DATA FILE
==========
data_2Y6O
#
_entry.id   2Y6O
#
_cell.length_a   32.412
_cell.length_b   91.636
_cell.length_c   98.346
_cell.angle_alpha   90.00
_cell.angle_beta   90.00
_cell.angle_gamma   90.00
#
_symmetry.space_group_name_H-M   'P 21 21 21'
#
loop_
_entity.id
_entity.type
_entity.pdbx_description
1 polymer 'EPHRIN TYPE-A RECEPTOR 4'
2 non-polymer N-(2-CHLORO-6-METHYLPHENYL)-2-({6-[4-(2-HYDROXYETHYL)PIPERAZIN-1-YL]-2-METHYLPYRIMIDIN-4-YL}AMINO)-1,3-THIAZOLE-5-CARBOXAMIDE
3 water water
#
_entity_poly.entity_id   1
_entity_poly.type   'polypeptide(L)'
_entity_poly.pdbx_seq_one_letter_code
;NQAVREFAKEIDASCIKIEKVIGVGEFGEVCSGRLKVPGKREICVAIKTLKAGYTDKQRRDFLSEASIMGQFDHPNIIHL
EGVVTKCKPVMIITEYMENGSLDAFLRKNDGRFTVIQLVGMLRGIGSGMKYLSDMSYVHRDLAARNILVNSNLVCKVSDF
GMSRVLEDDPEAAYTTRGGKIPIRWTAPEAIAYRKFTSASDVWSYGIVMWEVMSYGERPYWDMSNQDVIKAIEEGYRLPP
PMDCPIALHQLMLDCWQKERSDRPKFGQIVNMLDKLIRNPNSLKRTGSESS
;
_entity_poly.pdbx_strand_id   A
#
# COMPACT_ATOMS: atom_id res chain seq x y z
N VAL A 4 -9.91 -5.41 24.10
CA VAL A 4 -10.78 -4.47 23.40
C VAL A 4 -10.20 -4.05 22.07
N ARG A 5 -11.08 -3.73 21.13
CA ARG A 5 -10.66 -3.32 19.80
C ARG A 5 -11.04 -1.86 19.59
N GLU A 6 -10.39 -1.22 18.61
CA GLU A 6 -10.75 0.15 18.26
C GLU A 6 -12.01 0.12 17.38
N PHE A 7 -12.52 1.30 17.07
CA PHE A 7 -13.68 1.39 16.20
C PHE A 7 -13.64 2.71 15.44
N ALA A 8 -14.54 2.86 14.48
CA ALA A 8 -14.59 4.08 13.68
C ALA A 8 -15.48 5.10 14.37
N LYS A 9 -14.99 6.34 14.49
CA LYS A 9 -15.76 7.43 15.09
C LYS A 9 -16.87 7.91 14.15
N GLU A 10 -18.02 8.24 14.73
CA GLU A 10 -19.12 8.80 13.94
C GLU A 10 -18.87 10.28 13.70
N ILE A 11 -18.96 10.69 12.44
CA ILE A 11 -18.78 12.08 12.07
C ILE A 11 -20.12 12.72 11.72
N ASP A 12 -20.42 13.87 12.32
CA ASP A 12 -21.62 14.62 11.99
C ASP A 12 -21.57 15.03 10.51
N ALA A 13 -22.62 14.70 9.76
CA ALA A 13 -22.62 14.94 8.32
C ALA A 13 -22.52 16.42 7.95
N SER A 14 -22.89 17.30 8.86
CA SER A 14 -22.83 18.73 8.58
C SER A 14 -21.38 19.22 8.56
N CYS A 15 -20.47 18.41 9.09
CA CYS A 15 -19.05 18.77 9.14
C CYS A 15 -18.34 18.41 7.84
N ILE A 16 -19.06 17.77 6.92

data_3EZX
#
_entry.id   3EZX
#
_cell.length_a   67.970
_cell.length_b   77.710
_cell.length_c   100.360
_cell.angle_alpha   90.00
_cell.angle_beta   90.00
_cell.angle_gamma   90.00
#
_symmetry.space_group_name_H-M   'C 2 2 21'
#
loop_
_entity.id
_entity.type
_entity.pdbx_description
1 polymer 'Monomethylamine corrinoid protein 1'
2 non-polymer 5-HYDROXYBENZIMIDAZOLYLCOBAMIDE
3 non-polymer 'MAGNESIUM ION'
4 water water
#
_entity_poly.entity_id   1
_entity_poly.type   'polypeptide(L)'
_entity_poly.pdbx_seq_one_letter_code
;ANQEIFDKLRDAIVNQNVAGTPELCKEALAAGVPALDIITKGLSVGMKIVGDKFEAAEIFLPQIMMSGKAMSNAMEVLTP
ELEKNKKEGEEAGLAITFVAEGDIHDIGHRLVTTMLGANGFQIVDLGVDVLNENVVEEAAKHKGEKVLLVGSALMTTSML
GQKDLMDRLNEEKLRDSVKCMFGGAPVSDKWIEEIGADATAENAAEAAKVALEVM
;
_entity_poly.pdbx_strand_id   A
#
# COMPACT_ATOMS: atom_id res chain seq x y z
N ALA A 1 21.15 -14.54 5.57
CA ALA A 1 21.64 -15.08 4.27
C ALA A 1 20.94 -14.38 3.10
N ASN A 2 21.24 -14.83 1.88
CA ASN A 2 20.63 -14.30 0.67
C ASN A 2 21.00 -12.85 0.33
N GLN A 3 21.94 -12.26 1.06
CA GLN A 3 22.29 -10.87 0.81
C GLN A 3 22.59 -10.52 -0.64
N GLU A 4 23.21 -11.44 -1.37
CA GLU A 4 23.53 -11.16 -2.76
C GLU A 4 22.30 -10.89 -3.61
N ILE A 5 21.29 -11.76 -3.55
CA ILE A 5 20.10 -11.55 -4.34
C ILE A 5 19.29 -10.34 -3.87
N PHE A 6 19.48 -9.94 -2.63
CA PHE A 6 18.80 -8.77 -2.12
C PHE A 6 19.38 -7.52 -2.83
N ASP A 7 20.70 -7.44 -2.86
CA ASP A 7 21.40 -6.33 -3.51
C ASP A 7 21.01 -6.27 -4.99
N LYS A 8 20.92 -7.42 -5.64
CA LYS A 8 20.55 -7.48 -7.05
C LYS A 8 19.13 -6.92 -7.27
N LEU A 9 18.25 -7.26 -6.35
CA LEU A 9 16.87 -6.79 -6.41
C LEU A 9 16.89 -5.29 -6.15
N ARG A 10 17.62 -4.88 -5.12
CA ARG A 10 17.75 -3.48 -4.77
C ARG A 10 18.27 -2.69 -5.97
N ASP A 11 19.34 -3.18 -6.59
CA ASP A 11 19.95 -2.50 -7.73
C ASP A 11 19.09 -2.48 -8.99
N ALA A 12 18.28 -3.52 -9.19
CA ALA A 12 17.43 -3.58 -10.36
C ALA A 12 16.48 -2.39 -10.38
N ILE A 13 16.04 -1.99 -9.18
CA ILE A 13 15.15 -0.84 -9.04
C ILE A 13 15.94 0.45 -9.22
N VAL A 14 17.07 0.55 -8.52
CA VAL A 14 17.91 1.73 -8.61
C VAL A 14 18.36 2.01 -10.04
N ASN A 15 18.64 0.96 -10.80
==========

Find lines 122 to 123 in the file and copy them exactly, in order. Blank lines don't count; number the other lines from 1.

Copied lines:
C ASP A 7 21.01 -6.27 -4.99
N LYS A 8 20.92 -7.42 -5.64